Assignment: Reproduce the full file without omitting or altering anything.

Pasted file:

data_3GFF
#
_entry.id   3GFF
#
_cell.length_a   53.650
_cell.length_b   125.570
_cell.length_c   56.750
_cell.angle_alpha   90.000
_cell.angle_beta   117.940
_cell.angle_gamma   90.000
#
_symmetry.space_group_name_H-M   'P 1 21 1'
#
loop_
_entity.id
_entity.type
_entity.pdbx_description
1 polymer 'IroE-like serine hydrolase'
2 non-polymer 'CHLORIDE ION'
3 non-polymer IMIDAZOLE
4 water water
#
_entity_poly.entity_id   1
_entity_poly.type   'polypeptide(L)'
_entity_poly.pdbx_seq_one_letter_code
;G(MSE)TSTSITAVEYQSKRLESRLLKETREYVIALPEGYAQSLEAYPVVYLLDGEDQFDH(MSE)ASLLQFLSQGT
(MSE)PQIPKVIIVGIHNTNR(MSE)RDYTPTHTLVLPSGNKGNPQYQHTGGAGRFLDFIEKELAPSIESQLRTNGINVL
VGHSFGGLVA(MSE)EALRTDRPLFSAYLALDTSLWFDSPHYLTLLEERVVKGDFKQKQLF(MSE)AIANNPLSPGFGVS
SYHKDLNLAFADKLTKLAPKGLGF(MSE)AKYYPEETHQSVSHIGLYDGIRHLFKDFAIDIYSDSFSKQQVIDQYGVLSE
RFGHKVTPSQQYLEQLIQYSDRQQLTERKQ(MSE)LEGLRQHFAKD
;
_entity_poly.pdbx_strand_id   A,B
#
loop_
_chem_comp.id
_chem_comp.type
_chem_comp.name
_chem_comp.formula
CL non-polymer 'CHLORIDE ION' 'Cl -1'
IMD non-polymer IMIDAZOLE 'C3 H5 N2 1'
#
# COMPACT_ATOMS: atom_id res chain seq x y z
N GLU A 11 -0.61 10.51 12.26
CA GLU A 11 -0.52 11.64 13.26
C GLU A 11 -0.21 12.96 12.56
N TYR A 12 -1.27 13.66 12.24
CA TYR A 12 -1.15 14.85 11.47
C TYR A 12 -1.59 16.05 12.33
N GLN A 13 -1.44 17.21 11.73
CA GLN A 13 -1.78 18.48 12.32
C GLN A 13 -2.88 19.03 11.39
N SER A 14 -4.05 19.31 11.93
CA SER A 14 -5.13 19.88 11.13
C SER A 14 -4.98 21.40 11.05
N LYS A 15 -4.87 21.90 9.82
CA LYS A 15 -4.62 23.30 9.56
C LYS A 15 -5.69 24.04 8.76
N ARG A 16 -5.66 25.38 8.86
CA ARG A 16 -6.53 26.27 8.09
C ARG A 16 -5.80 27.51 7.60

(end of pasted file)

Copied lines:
data_3GFF
#
_entry.id   3GFF
#
_cell.length_a   53.650
_cell.length_b   125.570
_cell.length_c   56.750
_cell.angle_alpha   90.000
_cell.angle_beta   117.940
_cell.angle_gamma   90.000
#
_symmetry.space_group_name_H-M   'P 1 21 1'
#
loop_
_entity.id
_entity.type
_entity.pdbx_description
1 polymer 'IroE-like serine hydrolase'
2 non-polymer 'CHLORIDE ION'
3 non-polymer IMIDAZOLE
4 water water
#
_entity_poly.entity_id   1
_entity_poly.type   'polypeptide(L)'
_entity_poly.pdbx_seq_one_letter_code
;G(MSE)TSTSITAVEYQSKRLESRLLKETREYVIALPEGYAQSLEAYPVVYLLDGEDQFDH(MSE)ASLLQFLSQGT
(MSE)PQIPKVIIVGIHNTNR(MSE)RDYTPTHTLVLPSGNKGNPQYQHTGGAGRFLDFIEKELAPSIESQLRTNGINVL
VGHSFGGLVA(MSE)EALRTDRPLFSAYLALDTSLWFDSPHYLTLLEERVVKGDFKQKQLF(MSE)AIANNPLSPGFGVS
SYHKDLNLAFADKLTKLAPKGLGF(MSE)AKYYPEETHQSVSHIGLYDGIRHLFKDFAIDIYSDSFSKQQVIDQYGVLSE
RFGHKVTPSQQYLEQLIQYSDRQQLTERKQ(MSE)LEGLRQHFAKD
;
_entity_poly.pdbx_strand_id   A,B
#
loop_
_chem_comp.id
_chem_comp.type
_chem_comp.name
_chem_comp.formula
CL non-polymer 'CHLORIDE ION' 'Cl -1'
IMD non-polymer IMIDAZOLE 'C3 H5 N2 1'
#
# COMPACT_ATOMS: atom_id res chain seq x y z
N GLU A 11 -0.61 10.51 12.26
CA GLU A 11 -0.52 11.64 13.26
C GLU A 11 -0.21 12.96 12.56
N TYR A 12 -1.27 13.66 12.24
CA TYR A 12 -1.15 14.85 11.47
C TYR A 12 -1.59 16.05 12.33
N GLN A 13 -1.44 17.21 11.73
CA GLN A 13 -1.78 18.48 12.32
C GLN A 13 -2.88 19.03 11.39
N SER A 14 -4.05 19.31 11.93
CA SER A 14 -5.13 19.88 11.13
C SER A 14 -4.98 21.40 11.05
N LYS A 15 -4.87 21.90 9.82
CA LYS A 15 -4.62 23.30 9.56
C LYS A 15 -5.69 24.04 8.76
N ARG A 16 -5.66 25.38 8.86
CA ARG A 16 -6.53 26.27 8.09
C ARG A 16 -5.80 27.51 7.60